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The National Academies

TFRS 01 [Active]

Quality Assurance (QA) Aspects of Performance Related Specifications (PRS)

  Project Data
Funds: $800,000
Staff Responsibility: Edward T. Harrigan
Research Agency: National Center for Asphalt Technology
Principal Investigator: Randy West
Effective Date: 4/15/2020
Completion Date: 10/14/2022

BACKGROUND

 

Transportation agencies and industry are continually looking for ways to innovate to improve performance. The quality of highway construction translates directly to performance. The better the quality, the better the performance and greater the life of the infrastructure product. Performance related specifications (PRS) provide a mechanism for agencies to incentivize good quality and recover loss of service life by dis-incentivizing marginal quality in a rational and defensible manner, while also allowing flexibility and innovation. PRS provide a bridge between design, construction quality, and long-term performance and thus, a direct linkage between design expectations and construction quality.

 

A statistically sound quality assurance (QA) approach requires understanding of the risks to the buyer and seller. This approach ensures owner agencies are accounting for the interplay and risks associated with specification limits, acceptable/rejectable quality levels, sample/lot sizes, and payment provisions to incentivize and reward best practices and performance. It further discourages poor quality materials, design, production, and construction practices.  Historically, efforts have focused on QA and risks in the context of percent within limits (PWL) specifications with less emphasis on the ultimate long-term performance of the accepted and purchased pavement.

 

PRS are improved QA specifications, where the quality characteristics used for acceptance are related to fundamental engineering properties and to the performance of the in-place product through performance prediction modeling. Their use allows performance, quality, and costs to be uniquely connected in a structured way in order to analyze tradeoffs and how they impact pavement life.  PRS represents a progression toward increased use of properties that are more indicative of how the finished infrastructure product will perform over time.  In the long run, this will result in flexibility to optimize construction practices to meet performance expectations, increased flexibility for innovation, provide improvements to pavement life, and thus reduce long-term costs to the agency and traveling public.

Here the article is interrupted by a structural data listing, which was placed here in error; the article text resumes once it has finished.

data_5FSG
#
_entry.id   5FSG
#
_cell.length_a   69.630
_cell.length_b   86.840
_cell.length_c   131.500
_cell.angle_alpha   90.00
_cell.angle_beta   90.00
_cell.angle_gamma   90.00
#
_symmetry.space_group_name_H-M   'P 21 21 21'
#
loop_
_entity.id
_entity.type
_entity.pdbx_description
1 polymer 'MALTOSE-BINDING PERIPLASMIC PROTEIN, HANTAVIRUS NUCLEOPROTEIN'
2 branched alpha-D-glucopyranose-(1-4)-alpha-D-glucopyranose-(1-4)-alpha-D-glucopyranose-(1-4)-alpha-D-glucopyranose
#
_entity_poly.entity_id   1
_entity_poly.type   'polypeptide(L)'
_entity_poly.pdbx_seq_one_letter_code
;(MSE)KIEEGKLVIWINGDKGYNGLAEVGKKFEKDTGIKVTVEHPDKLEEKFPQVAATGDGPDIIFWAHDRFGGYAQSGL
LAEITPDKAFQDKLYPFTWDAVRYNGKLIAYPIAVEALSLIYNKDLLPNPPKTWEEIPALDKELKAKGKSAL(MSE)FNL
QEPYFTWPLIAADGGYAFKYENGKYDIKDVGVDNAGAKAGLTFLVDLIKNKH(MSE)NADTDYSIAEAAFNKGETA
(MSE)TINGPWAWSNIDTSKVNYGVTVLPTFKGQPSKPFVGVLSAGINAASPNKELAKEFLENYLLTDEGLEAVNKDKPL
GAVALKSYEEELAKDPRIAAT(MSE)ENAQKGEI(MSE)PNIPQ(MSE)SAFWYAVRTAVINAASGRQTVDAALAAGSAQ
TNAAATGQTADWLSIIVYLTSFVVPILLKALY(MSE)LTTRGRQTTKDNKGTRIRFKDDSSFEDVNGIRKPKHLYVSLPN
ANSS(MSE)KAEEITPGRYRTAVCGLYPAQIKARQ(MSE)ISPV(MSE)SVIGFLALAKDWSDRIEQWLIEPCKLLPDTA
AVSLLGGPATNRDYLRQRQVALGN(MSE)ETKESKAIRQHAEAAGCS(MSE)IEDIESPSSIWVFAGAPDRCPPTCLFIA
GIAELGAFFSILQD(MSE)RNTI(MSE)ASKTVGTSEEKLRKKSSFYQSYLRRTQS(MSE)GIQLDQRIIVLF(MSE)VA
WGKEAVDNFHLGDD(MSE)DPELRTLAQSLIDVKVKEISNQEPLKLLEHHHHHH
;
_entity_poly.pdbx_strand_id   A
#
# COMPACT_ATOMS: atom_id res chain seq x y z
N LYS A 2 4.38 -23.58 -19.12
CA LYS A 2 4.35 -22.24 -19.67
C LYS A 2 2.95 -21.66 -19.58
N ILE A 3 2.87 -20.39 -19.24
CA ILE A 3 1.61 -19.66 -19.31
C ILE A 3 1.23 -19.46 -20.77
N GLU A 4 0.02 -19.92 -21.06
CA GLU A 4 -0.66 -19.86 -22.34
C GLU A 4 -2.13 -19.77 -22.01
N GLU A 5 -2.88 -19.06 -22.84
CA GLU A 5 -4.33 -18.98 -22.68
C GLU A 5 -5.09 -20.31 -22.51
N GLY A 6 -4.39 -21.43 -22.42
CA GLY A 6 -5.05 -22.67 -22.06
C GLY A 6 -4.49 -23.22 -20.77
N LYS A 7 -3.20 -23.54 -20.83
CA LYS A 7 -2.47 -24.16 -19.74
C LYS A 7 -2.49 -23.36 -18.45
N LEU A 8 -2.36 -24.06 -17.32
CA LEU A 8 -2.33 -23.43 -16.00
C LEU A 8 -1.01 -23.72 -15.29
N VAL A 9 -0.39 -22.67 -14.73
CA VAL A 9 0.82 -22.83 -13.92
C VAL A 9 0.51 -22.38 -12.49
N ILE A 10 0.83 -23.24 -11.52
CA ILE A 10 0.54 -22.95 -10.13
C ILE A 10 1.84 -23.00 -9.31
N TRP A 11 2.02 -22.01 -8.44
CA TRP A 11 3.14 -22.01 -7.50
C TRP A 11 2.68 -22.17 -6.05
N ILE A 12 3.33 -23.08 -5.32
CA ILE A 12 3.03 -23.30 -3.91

The Federal Highway Administration (FHWA) has developed mechanistically based models to predict the cracking and rutting performance of asphalt mixtures. These models form the basis of the asphalt PRS development effort and are being implemented in the PASSFlexTM software program. The predictive cracking and rutting tests used to model performance can also be used as pass/fail or index-based tests in specifications. These fatigue and rutting index parameters are based on cyclic fatigue (AASHTO TP 107-18, PP 99-19, and TP 133-19) and stress sweep rutting (SSR) (AASHTO R 83-17 and TP 134-19) standard methods, respectively. A key component of the PRS effort is the linking of mixture design, construction, acceptance, and payment. PRS provides a total QA system that emphasizes pavement performance with associated risks of accepting poor performing pavements or rejecting well performing pavements. Efforts associated with determining payment provisions have historically been left up to the specifier based on empirical relationships to performance or to controlling variability with much less emphasis on understanding performance and the risks inherent with all elements of a comprehensive QA system and approach.

 

PRS concepts further highlight and emphasize the need for performance tests (PT), while PT demand continues to rise with the introduction of new materials and increased use of reclaimed materials. PT selection ideally should be based on the tests’ ability to integrate mixture design with pavement performance prediction, construction, and acceptance. PT that are more directly related to performance, even when used as a pass/fail screening test, can also provide added value and use for performance modeling to compare what was designed to what was constructed. It is important to understand PT impacts across design, construction, and acceptance in the quest for longer pavement life. Research is needed to integrate these concepts within PRS efforts; performance prediction capabilities are fundamental to robust and defensible specifications that will ensure long-term pavement performance and reduced life cycle costs.

 

OBJECTIVE

 

The objective of this research is to develop guidance to integrate the performance predictive capabilities of the PASSFlexTM software and its suite of tools (FlexPAVETM version 2.0, FlexMATTM, and FlexMIXTM) within a statistically sound QA system in a PRS framework.

 

The research shall address:

(a)  the use of the cyclic fatigue Sapp and SSR allowable traffic for rutting (ATR) index test parameters, index thresholds, and acceptance limits in support of performance engineered mixture design (PEMD) approaches and to facilitate further implementation of the tests and performance predictions,

(b)  material selection and mixture design changes that can impact the test results (cyclic fatigue, SSR, and their index parameters) and trends associated with owner agency specified performance thresholds, and

(c)  the major elements of a QA system (per TRB E-Circular 235, Glossary of Transportation Construction Quality Assurance Terms ( http://onlinepubs.trb.org/onlinepubs/circulars/ec235.pdf ) and associated buyer/seller and payment risks.

 

STATUS

Research is underway on Phase II.

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